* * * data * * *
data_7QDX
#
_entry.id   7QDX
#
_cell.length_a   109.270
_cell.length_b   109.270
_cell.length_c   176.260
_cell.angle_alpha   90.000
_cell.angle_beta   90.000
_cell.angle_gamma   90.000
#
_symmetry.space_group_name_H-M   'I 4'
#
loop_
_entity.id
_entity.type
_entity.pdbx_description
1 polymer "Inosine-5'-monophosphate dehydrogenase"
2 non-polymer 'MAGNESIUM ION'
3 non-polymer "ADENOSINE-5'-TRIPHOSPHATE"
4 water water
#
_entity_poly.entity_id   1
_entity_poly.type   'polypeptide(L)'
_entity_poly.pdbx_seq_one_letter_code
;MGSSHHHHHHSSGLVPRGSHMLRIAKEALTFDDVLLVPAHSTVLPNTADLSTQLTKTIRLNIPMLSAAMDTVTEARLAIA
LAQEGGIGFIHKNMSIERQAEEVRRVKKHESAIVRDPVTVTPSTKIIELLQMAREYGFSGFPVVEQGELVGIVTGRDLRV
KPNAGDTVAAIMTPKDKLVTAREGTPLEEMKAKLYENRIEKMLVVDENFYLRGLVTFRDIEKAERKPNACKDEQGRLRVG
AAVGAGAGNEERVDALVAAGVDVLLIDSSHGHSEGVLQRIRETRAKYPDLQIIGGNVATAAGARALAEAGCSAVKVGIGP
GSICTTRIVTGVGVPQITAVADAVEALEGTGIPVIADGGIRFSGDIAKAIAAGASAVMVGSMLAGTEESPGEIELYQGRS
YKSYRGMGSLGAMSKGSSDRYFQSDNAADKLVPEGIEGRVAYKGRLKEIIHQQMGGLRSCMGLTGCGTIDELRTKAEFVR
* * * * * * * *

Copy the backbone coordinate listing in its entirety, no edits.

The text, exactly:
data_7QDX
#
_entry.id   7QDX
#
_cell.length_a   109.270
_cell.length_b   109.270
_cell.length_c   176.260
_cell.angle_alpha   90.000
_cell.angle_beta   90.000
_cell.angle_gamma   90.000
#
_symmetry.space_group_name_H-M   'I 4'
#
loop_
_entity.id
_entity.type
_entity.pdbx_description
1 polymer "Inosine-5'-monophosphate dehydrogenase"
2 non-polymer 'MAGNESIUM ION'
3 non-polymer "ADENOSINE-5'-TRIPHOSPHATE"
4 water water
#
_entity_poly.entity_id   1
_entity_poly.type   'polypeptide(L)'
_entity_poly.pdbx_seq_one_letter_code
;MGSSHHHHHHSSGLVPRGSHMLRIAKEALTFDDVLLVPAHSTVLPNTADLSTQLTKTIRLNIPMLSAAMDTVTEARLAIA
LAQEGGIGFIHKNMSIERQAEEVRRVKKHESAIVRDPVTVTPSTKIIELLQMAREYGFSGFPVVEQGELVGIVTGRDLRV
KPNAGDTVAAIMTPKDKLVTAREGTPLEEMKAKLYENRIEKMLVVDENFYLRGLVTFRDIEKAERKPNACKDEQGRLRVG
AAVGAGAGNEERVDALVAAGVDVLLIDSSHGHSEGVLQRIRETRAKYPDLQIIGGNVATAAGARALAEAGCSAVKVGIGP
GSICTTRIVTGVGVPQITAVADAVEALEGTGIPVIADGGIRFSGDIAKAIAAGASAVMVGSMLAGTEESPGEIELYQGRS
YKSYRGMGSLGAMSKGSSDRYFQSDNAADKLVPEGIEGRVAYKGRLKEIIHQQMGGLRSCMGLTGCGTIDELRTKAEFVR